President’s Blog – 12 August 2019 – Festival Attraction on the Streets of Sligo
Hello Members –Tourism is one of the central pillars underlining the Sligo Chamber vision for the development of Sligo. Key to the promotion of tourism and to attracting and retaining visitors is having activities and attractions that are varied and of sufficient interest to a wide ranging audience. For years the main Summer focus in Sligo at the end of July and the start of August has been the Yeats Summer School, now in its sixtieth year and the Sligo Races at Cleveragh where the great Irish past time of horseracing has been celebrated there since 1955. But what is particularly noteworthy as we seek to strive to reach our goal of attracting 2 million visitors annually to the region by the year 2040, is the range and diversity of additional festivals and attractions that have emerged and that are being built around the more traditional staple of Yeats and the Races.
The Sligo Summer Festival ran over four nights from Thursday night August 8th through to last night, Sunday August 11th . What makes this Festival particularly special is its town centre location. With a stage setting in Stephen Street car park right in the heart of the town, it not only makes the festival readily accessible to locals and tourists alike, it also makes the local hostelries accessible to quench the hunger and thirst of festival goers. In this its seventh year, thousands of people were attracted over the four nights to hear national and local entertainers including Sligo’s own Kieran Quinn who headlined on the opening night with his rendition of hits from the 90s. Great credit is due to Sligo County Council for making the Stephen Street car park available for this event and its success provides real support to the Council proposal to develop Stephen Street car park into a cultural plaza, a proposal for which some €3 million in funding has been secured.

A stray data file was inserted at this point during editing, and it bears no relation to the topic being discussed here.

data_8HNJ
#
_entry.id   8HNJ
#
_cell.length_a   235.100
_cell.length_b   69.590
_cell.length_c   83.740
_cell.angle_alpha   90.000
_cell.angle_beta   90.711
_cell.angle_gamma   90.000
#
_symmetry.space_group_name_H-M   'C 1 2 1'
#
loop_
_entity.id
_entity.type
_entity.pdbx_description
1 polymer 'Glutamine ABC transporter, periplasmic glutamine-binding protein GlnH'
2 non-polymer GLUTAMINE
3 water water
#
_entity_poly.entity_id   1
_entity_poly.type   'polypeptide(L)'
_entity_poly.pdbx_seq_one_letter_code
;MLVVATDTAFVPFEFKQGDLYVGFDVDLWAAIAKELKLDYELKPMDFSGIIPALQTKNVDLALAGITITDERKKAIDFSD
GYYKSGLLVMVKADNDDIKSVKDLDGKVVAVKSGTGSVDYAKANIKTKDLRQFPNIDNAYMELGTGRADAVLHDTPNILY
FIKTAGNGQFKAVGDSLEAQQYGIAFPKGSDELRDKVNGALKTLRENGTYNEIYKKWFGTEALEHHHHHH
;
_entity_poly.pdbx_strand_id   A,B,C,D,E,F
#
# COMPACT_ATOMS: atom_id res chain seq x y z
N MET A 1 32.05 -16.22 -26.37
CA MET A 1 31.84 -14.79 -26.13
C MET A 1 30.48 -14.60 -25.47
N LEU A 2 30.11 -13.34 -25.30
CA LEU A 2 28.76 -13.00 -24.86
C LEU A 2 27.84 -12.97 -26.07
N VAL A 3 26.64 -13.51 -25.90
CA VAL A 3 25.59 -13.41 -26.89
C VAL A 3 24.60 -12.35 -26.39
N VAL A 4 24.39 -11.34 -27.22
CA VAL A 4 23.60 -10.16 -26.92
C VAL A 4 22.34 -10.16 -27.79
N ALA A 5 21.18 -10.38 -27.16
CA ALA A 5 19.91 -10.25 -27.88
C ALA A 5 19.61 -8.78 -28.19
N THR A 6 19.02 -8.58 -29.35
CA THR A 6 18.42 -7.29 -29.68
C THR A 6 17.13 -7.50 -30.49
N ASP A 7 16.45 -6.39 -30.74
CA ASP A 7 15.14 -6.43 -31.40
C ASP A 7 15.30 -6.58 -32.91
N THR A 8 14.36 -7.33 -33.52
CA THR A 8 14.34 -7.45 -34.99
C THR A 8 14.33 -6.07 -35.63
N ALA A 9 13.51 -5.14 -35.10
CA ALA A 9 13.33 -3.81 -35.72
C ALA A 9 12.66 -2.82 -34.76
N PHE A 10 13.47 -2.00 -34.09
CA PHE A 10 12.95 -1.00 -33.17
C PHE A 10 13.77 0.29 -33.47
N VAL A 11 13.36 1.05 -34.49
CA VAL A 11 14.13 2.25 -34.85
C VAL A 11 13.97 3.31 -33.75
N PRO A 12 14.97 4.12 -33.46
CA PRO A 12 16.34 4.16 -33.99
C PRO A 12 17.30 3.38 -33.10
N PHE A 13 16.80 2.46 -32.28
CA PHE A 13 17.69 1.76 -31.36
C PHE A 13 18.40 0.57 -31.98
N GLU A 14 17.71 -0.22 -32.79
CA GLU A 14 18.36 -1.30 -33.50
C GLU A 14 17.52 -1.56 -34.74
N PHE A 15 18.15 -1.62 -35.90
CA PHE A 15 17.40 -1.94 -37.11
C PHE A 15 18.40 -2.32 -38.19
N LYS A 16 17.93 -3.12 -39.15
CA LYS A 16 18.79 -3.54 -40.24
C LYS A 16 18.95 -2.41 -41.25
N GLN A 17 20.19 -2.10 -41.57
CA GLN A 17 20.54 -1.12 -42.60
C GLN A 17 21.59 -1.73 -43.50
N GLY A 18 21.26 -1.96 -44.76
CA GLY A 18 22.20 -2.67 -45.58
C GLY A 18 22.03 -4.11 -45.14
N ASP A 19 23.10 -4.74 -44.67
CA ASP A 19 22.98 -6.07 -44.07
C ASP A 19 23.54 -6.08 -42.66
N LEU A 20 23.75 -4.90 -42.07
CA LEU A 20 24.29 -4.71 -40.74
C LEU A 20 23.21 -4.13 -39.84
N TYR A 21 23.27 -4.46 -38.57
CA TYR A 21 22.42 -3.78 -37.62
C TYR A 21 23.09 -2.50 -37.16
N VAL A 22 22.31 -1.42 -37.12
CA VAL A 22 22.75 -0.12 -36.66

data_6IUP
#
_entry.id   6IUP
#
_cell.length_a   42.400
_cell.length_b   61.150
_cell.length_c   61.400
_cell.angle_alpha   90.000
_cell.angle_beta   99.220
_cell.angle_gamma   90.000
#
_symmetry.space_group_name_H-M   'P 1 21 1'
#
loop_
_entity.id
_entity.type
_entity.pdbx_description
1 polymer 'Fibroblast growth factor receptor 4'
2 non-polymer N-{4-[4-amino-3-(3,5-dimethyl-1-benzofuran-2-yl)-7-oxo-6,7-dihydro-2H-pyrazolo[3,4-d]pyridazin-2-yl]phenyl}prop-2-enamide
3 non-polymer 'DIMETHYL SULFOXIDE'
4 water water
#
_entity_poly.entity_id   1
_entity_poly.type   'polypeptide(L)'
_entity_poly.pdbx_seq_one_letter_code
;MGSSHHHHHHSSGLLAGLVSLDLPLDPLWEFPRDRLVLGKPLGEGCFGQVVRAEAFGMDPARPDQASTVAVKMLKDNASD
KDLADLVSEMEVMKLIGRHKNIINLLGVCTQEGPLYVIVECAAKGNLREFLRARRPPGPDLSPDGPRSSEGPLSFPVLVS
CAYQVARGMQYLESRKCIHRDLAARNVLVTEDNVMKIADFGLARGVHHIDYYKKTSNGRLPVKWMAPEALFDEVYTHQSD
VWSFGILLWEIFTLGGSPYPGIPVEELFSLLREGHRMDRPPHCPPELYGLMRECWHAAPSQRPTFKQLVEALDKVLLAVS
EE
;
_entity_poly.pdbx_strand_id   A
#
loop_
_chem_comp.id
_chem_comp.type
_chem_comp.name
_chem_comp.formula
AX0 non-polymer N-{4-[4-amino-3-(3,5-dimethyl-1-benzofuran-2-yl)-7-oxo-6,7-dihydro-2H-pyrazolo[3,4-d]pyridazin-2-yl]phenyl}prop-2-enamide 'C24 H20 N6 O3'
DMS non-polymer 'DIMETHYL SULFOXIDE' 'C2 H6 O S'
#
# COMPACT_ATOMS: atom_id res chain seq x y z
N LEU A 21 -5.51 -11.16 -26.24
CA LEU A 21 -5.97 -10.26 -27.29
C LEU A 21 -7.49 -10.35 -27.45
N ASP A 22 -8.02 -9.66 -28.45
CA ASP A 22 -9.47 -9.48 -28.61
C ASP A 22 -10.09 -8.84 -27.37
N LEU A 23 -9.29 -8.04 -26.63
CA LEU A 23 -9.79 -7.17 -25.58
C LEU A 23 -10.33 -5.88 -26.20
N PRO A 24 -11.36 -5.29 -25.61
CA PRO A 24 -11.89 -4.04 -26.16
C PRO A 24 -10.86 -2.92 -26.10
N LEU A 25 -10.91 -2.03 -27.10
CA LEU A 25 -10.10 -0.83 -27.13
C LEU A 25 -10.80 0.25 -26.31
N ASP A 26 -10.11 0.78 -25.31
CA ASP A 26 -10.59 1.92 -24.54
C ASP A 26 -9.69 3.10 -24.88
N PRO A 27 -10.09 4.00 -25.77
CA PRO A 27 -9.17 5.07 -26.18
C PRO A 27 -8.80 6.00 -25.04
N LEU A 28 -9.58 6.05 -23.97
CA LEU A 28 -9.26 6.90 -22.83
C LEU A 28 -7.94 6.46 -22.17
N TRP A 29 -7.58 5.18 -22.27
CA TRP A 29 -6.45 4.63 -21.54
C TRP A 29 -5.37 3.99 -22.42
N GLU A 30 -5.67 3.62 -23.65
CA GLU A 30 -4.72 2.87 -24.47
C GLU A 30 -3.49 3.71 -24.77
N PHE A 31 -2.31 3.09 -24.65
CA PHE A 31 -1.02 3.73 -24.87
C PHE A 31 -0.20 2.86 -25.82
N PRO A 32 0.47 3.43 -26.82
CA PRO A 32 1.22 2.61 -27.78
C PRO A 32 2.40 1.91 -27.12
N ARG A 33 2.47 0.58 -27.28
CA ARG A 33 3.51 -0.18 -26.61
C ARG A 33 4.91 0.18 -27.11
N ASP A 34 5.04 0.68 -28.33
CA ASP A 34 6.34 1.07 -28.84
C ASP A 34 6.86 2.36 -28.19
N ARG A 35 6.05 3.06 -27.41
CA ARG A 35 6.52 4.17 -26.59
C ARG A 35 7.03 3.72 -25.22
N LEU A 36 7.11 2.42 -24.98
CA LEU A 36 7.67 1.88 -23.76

Music of a different sort saw the Sligo International Jazz Summer School, a six-day event which ran from July 23rd to July 28th and featured quality jazz music sessions in pubs, hotels and cafes across the town. The primary focus was on educating the musicians of tomorrow with workshops, masterclasses and jam sessions being tutored by some of the world’s finest jazz educators and musicians.
The “Tread Softly” festival was held from Friday July 25th running for over a week through to Saturday August 3rd. Now in its eighth year, the festival had a particularly unique programme of events inspired by the landscape of County Sligo and the myths and stories of people associated with the county. This was a special undertaking for which the organisers are to be commended as it really did span the breadth of the county. From a series of guided walks through the Sligo landscape entitled “To the Waters and the Wild” to the “Nine Queens”, a line from the Yeats Play “On Baile’s Strand” where nine sculptors worked with community groups at beaches across the Sligo coastline to create a series of sand sculptures depicting the daughters of Manannan Mac Lir, the sea god of Irish mythology. Other events included an archaeological talk on recent findings at Carrowkeel, an evening of poetry and prose and an exhibition at the Hamilton Gallery of works of invited artists. A remarkable programme of events with something for everyone, young and old with any interest in things Art.